Lior Shillat is a new member of our Board of Advisors. Find out more.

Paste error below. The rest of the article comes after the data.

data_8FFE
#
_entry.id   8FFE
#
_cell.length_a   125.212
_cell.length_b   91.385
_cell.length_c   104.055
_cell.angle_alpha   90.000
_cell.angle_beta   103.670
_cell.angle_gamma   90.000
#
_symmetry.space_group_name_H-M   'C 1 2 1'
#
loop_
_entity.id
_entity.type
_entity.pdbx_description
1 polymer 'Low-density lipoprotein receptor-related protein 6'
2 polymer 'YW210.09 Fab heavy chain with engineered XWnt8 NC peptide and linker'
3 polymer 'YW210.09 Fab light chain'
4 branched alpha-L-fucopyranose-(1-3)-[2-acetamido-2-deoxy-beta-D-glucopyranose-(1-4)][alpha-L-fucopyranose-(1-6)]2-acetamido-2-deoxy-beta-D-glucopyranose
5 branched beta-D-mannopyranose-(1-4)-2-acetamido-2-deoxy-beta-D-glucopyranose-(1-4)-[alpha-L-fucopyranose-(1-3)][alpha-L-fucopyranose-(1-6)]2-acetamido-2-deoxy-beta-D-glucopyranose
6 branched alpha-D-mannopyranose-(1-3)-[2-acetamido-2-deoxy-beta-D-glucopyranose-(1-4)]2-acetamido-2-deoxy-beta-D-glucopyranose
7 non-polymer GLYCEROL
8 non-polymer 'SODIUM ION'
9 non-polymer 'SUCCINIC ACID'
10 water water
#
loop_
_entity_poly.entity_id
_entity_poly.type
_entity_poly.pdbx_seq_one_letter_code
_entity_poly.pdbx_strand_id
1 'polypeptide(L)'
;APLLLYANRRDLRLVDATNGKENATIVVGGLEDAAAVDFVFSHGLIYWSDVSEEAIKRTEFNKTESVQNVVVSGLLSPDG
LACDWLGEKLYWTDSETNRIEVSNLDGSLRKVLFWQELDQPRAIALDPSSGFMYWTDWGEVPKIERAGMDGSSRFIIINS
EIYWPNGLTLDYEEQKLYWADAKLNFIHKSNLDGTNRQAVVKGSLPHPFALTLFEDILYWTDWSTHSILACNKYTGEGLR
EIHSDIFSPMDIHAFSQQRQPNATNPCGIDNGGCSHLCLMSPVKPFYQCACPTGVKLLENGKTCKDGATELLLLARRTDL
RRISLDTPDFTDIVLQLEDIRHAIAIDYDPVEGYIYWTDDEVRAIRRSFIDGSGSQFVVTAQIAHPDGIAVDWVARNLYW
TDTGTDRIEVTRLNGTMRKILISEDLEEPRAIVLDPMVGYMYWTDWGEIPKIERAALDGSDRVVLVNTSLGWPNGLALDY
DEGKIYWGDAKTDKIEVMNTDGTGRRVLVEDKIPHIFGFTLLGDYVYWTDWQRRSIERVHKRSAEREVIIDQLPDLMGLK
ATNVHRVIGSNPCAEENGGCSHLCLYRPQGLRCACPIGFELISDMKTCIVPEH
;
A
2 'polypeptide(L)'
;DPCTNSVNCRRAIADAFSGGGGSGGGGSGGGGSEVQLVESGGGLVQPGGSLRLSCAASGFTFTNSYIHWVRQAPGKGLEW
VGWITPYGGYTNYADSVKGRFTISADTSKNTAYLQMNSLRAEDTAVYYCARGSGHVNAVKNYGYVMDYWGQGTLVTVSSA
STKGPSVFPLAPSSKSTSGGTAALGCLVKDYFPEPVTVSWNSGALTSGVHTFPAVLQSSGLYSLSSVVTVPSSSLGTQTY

Sometimes startups are too focused on themselves. So focused that they approach their investors only in time of need. They don't understand investors want to feel part of the team. If a person made an effort and invested in your startup, she wants to know what is going on. This doesn't mean you have to update your investors every day, but it definitely means that, when there's something to celebrate, you need to think how to involve them in what has happened. Celebrate big moments with them and keep them updated about what you do: this is the most important thing if you want to have a really advantageous relationship with them who funded your startup. The same thing goes for your advisors and mentors. Lots of startups grow up through an acceleration program during which they are followed by a few advisors or mentors. Keep them in touch even when they no longer are your advisors or mentors. You can't image what an interesting email could lead to. The best CEOs are used to write an email or give a call to their investors every once in a while, treating them as a part of the family. You don't know how much nice is for an investor to get an email that says "Today's we did our first sale", or "Today we celebrate one year of operation: here are our results", or "We have a new employee, here's his cv, we wanted you to know". Founders could object: "We put it on our website". Nevermind. Make the investors feel part of the team and you will see that when you will come to them with a problem they will be much more attentive to your issues. The second most important thing to get the most out of your investors is that you need to always have in mind in which fields your investors operate, and not to be shy to give a phone call and ask for an advice. There are no men or women who would tell to the startups they invested money in "I'm sorry, I don't have time". One of the main issues of a startup is to focus. There are so many opportunities to choose from. Founders are usually young and it's very hard to take the right decision. Fortunately, they have investors who have experience. Call them for an advice. In the 99 percent of the cases, you'll solve the problem by yourself, by answering the questions they will ask you and discussing with them about your answers. Describe the situation, ask what should you do. There's no good or bad moment to reach your investors: sometimes there's a strategic dilemma, sometimes it is a personal dilemma, such as "Should I hire more people on r&d or market?", or "Should I focus on scaling the market or my own local market?". Go for them in any case! They will lead you to find the solution. I can't tell you how to approach investors. What I can tell you is that they are your first allies. It is fundamental to speak with them, to connect with them, to keep a one-to-one dialogue. A dialogue is very different from a periodic meeting! Meeting is always better than a call, but often investors are very busy and maybe they live in another city. Try to meet them at least once every three month. But keep them in the loop. There are CEOs that I talk with every 2-3 weeks, others less. You have to find the right time. Avoid social networks. Even those professional like LinkedIn: keep social private or use them to get in touch with your users or clients. To keep in touch is a personal thing. Write them, make a phone call. This works, socials don't. Not every investor is the same. You need to feel the wrist. You have to look carefully to the answers you get to your emails. You have to manage your investors as you do with your friends. You need to understand when it is the right time to ask something to one of them or another and when it is the right time to solve the problem by yourself. But if you keep them in the loop, you'll have this knowing inside you.